Part the First:
On August 14 th in 1623 William Bradford married Alice Carpenter Southworth. Which means we actually have some documentation about what was being eaten on a specific day 390 years ago.
In a letter written by Emmanuel Altham to his brother Sir Edward Altham in September, 1623:
“Upon the occasion of the Governor’s marriage, since I came, Massasoit was sent for to the wedding, where came with him his wife, the queen, although he hath five wives. With him came four other kings and about six score men with their bows and arrows – where, when they came to our town, we saluted them with the shooting off of many muskets and training our men. And so all the bows and arrows was brought into the Governor’s house, and he brought the Governor three or four bucks and a turkey. And so we had very good pastime in seeing them dance, which is in such manner, with such a noise that you would wonder…
“And now to say somewhat of the great cheer we had at the Governor’s marriage. We had about twelve pasty venisons, besides others, pieces of roasted venison and other such good cheer in such quantity that I could wish you some of our share.
“For here we have the best grapes that ever you say – and the biggest, and divers sorts of plums and nuts which our business will not suffer us to look for.”
Sidney V. James, Jr., editor, Three Visitors to Early Plymouth, p. 29-30.
Note 1) Venison and TURKEY for the wedding of the Governor.
Note 2) Venison pasty is a great big venison pie.
To bake Red Deer.
Take a side of red deer, bone it and season it, then take out the back sinew and the skin, and lard the fillets or back with great lard as big as your middle finger; being first seasoned with nutmeg, and pepper; then take four ounces of pepper, four ounces of nutmeg, and six ounces of salt, mix them well together, and season the side of venison; being well slashed with a knife in the inside for to make the seasoning enter; being seasoned, and a pie made according to these forms, put in some butter in the bottom of the pye, a quarter of an ounce of cloves, and a bay-leaf or two, lay on the flesh, season it, and coat it deep, then put on a few cloves, and good store of butter, close it up and bake it the space of eight or nine hours, but first baste the pie with six or seven eggs, beaten well together; being baked and cold fill it up with good sweet clarified butter.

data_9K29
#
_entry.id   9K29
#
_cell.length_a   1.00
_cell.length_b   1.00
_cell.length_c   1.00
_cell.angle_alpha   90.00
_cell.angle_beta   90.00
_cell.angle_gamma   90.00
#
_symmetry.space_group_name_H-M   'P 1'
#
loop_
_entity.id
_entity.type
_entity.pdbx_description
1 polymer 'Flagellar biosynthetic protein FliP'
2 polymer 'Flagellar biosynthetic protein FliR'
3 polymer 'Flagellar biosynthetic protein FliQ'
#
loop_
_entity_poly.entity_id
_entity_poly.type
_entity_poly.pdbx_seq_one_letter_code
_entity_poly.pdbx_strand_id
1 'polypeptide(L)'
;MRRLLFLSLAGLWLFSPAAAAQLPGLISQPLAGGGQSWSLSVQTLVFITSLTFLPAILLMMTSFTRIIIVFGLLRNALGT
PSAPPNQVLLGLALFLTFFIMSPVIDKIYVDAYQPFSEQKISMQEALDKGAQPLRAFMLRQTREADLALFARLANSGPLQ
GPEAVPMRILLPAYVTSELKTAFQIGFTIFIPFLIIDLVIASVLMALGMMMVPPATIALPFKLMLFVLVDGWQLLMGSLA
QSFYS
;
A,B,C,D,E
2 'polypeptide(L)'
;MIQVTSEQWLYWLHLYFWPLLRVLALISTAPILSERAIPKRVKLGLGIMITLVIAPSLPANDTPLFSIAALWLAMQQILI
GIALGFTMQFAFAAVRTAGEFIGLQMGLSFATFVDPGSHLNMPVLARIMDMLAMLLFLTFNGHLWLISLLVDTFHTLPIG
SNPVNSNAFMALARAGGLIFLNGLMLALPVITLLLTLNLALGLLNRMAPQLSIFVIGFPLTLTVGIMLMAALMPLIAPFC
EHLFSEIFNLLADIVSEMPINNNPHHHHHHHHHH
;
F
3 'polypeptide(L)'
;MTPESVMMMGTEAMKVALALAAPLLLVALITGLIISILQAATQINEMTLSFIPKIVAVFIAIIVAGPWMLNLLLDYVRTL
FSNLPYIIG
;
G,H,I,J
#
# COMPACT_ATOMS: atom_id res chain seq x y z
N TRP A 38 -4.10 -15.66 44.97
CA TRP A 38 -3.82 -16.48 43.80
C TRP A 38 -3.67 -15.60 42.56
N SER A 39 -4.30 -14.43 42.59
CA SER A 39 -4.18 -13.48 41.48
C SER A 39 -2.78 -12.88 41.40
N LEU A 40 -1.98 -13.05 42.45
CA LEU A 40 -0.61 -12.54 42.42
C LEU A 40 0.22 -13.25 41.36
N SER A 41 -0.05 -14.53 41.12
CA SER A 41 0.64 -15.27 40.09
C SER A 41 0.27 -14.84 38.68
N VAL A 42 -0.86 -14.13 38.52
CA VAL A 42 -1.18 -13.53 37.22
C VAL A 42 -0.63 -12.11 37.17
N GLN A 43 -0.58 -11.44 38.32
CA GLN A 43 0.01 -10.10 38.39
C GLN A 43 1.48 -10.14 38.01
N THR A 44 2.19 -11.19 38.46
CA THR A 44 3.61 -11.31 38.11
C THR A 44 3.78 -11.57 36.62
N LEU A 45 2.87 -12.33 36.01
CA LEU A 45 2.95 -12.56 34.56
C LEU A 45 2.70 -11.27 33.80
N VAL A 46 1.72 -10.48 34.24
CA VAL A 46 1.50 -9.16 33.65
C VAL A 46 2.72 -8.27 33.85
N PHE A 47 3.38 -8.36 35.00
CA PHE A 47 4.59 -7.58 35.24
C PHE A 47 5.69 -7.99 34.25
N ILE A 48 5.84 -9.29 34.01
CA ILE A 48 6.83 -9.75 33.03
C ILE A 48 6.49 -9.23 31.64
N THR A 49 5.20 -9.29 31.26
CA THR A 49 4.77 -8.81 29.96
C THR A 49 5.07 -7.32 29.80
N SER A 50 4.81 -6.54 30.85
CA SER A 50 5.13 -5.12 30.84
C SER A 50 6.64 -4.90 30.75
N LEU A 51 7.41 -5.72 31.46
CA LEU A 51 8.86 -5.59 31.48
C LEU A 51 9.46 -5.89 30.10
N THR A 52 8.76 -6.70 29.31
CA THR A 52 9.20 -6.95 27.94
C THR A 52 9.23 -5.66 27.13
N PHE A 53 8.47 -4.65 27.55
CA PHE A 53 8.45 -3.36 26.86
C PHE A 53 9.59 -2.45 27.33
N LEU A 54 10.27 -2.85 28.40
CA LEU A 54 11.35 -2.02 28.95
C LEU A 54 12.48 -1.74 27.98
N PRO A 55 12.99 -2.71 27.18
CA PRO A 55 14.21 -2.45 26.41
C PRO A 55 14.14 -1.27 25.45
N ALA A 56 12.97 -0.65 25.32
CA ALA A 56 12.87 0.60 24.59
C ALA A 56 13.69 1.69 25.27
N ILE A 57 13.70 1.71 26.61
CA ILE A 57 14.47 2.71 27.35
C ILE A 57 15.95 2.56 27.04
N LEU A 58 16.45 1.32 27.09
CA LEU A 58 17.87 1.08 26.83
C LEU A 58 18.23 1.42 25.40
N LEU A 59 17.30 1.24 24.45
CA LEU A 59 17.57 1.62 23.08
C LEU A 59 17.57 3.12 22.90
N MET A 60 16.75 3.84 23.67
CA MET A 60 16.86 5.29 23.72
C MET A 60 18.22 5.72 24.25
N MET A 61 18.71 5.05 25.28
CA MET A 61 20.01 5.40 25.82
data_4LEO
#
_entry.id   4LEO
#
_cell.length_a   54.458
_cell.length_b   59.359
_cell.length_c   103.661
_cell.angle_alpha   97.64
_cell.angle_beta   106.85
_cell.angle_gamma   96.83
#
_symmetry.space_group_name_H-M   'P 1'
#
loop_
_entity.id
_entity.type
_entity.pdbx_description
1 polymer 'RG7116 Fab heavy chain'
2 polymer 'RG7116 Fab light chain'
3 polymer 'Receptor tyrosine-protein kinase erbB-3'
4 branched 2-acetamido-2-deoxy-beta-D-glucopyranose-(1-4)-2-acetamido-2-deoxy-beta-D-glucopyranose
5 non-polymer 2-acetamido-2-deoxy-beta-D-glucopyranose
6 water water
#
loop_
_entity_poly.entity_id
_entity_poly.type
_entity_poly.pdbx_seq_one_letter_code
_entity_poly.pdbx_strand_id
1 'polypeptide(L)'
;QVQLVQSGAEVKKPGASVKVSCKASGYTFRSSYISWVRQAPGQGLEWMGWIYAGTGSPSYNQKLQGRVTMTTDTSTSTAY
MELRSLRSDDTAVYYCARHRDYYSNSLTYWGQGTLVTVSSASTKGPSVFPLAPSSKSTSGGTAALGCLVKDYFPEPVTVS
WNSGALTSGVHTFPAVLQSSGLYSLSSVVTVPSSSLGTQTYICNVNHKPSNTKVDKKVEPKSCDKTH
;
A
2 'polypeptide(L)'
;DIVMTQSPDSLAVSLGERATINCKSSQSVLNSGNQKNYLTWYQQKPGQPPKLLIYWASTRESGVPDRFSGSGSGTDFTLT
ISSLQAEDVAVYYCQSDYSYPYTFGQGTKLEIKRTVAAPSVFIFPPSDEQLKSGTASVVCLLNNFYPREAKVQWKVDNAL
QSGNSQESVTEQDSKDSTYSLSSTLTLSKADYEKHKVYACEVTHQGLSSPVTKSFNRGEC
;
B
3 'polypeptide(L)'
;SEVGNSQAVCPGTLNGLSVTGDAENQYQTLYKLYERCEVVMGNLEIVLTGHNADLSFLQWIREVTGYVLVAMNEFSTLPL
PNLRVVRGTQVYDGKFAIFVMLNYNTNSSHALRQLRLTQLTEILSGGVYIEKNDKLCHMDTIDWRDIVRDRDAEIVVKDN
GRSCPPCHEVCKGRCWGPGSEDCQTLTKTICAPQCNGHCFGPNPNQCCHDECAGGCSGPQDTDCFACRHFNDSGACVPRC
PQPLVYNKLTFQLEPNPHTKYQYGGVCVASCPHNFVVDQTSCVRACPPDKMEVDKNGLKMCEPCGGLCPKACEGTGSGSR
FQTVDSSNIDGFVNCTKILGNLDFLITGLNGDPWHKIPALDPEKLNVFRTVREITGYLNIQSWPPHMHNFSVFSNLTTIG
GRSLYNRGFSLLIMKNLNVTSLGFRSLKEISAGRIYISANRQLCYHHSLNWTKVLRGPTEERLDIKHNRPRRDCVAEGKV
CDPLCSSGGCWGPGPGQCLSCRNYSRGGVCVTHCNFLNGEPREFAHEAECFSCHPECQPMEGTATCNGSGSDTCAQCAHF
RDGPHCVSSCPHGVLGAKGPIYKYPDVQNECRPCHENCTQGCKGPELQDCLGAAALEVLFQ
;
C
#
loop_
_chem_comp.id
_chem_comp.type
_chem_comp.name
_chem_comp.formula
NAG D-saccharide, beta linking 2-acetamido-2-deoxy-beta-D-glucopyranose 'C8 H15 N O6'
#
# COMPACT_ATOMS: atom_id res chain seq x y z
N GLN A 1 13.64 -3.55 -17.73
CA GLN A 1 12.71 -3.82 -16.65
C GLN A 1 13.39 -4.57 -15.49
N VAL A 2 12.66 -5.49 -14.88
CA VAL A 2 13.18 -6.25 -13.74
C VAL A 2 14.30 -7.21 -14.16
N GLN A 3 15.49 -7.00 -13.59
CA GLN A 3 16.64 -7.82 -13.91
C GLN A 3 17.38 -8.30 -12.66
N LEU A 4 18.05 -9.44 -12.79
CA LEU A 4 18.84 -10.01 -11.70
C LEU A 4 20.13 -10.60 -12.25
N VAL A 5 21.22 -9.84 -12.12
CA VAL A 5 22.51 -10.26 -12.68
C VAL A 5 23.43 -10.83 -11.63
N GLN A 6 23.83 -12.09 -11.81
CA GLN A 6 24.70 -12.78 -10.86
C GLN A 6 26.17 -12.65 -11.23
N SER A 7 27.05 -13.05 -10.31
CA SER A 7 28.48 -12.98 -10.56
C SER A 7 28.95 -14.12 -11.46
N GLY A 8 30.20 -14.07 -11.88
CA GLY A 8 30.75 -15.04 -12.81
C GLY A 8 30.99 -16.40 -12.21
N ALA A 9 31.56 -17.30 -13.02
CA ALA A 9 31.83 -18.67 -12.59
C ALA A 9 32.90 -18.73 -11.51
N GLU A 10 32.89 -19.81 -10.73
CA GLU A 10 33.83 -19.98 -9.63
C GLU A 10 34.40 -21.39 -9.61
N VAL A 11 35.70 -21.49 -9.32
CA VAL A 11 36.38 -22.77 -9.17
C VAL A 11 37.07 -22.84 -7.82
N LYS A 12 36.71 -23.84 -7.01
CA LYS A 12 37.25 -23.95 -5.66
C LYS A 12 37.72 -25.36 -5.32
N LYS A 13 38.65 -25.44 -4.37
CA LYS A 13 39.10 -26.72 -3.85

Take for a side or half hanch of red deer, half a bushel of rye meal, being coursly searsed, and make it up very stiff with boiling water only.
If you bake it to eat hot, give it but half the seasoning, and liquor it with claret-wine, and good butter.
Robert May, The Accomplist Cook
The Alternate title to this section : The Bucks stopped here.
Part the second:
The Cherry pie song, beside asking great questions of a Billy Boy, is from the early 20th century, so while a great folk song, wasn’t sung in 1623 or 1627 or any other year that Billy, I mean WILLIAM Bradford was alive. And if it weren’t for the cherry trees fruiting like crazy in the 1627 Village, perhaps I wouldn’t be so cherry zonked.
A Cherry Pye.
Bruise a pound of Cherries, and stamp them, and boyle the sirrup with Sugar. Then take the stones out of two pound: bake then in a set Coffin: Ice them, and serve them hot to the boord.
- 1630. John Murrell. A New Book of Cookerie. Stuart Press: 1993. as Murrell’s Two Books of Cookery & Carving, Vol. 1, p. 17.